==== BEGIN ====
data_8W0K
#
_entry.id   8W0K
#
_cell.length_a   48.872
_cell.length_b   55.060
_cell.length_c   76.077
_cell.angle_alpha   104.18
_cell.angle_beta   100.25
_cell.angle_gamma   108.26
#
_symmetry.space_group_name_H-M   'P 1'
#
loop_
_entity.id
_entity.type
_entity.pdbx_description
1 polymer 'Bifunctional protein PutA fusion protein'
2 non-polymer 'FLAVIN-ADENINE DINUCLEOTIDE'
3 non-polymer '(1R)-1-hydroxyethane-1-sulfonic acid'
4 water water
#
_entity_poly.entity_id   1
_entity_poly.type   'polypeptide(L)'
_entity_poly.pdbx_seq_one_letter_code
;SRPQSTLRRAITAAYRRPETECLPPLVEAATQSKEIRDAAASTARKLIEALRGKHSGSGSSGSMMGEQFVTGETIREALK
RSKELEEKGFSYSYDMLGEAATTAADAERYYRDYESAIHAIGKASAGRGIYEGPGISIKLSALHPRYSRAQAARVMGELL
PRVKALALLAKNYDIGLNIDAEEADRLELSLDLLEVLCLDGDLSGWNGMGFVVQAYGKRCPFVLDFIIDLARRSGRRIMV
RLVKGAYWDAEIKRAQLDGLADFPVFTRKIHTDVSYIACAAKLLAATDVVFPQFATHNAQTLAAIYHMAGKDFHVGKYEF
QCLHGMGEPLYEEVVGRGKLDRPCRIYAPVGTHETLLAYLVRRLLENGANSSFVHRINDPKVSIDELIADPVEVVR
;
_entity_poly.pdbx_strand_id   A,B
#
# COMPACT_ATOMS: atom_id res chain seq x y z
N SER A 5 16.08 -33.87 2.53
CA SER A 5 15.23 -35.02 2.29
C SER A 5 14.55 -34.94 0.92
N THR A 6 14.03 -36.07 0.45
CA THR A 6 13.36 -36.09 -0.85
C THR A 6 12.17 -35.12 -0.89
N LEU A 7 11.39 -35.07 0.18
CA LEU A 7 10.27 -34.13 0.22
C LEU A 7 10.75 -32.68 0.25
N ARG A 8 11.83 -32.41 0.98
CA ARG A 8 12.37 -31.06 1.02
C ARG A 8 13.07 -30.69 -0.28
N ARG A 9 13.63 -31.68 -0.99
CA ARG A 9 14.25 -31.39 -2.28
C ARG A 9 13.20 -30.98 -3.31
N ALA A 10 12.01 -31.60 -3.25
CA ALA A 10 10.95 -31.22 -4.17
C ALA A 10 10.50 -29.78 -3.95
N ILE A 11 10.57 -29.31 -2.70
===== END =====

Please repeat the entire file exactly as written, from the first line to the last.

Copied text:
data_8W0K
#
_entry.id   8W0K
#
_cell.length_a   48.872
_cell.length_b   55.060
_cell.length_c   76.077
_cell.angle_alpha   104.18
_cell.angle_beta   100.25
_cell.angle_gamma   108.26
#
_symmetry.space_group_name_H-M   'P 1'
#
loop_
_entity.id
_entity.type
_entity.pdbx_description
1 polymer 'Bifunctional protein PutA fusion protein'
2 non-polymer 'FLAVIN-ADENINE DINUCLEOTIDE'
3 non-polymer '(1R)-1-hydroxyethane-1-sulfonic acid'
4 water water
#
_entity_poly.entity_id   1
_entity_poly.type   'polypeptide(L)'
_entity_poly.pdbx_seq_one_letter_code
;SRPQSTLRRAITAAYRRPETECLPPLVEAATQSKEIRDAAASTARKLIEALRGKHSGSGSSGSMMGEQFVTGETIREALK
RSKELEEKGFSYSYDMLGEAATTAADAERYYRDYESAIHAIGKASAGRGIYEGPGISIKLSALHPRYSRAQAARVMGELL
PRVKALALLAKNYDIGLNIDAEEADRLELSLDLLEVLCLDGDLSGWNGMGFVVQAYGKRCPFVLDFIIDLARRSGRRIMV
RLVKGAYWDAEIKRAQLDGLADFPVFTRKIHTDVSYIACAAKLLAATDVVFPQFATHNAQTLAAIYHMAGKDFHVGKYEF
QCLHGMGEPLYEEVVGRGKLDRPCRIYAPVGTHETLLAYLVRRLLENGANSSFVHRINDPKVSIDELIADPVEVVR
;
_entity_poly.pdbx_strand_id   A,B
#
# COMPACT_ATOMS: atom_id res chain seq x y z
N SER A 5 16.08 -33.87 2.53
CA SER A 5 15.23 -35.02 2.29
C SER A 5 14.55 -34.94 0.92
N THR A 6 14.03 -36.07 0.45
CA THR A 6 13.36 -36.09 -0.85
C THR A 6 12.17 -35.12 -0.89
N LEU A 7 11.39 -35.07 0.18
CA LEU A 7 10.27 -34.13 0.22
C LEU A 7 10.75 -32.68 0.25
N ARG A 8 11.83 -32.41 0.98
CA ARG A 8 12.37 -31.06 1.02
C ARG A 8 13.07 -30.69 -0.28
N ARG A 9 13.63 -31.68 -0.99
CA ARG A 9 14.25 -31.39 -2.28
C ARG A 9 13.20 -30.98 -3.31
N ALA A 10 12.01 -31.60 -3.25
CA ALA A 10 10.95 -31.22 -4.17
C ALA A 10 10.50 -29.78 -3.95
N ILE A 11 10.57 -29.31 -2.70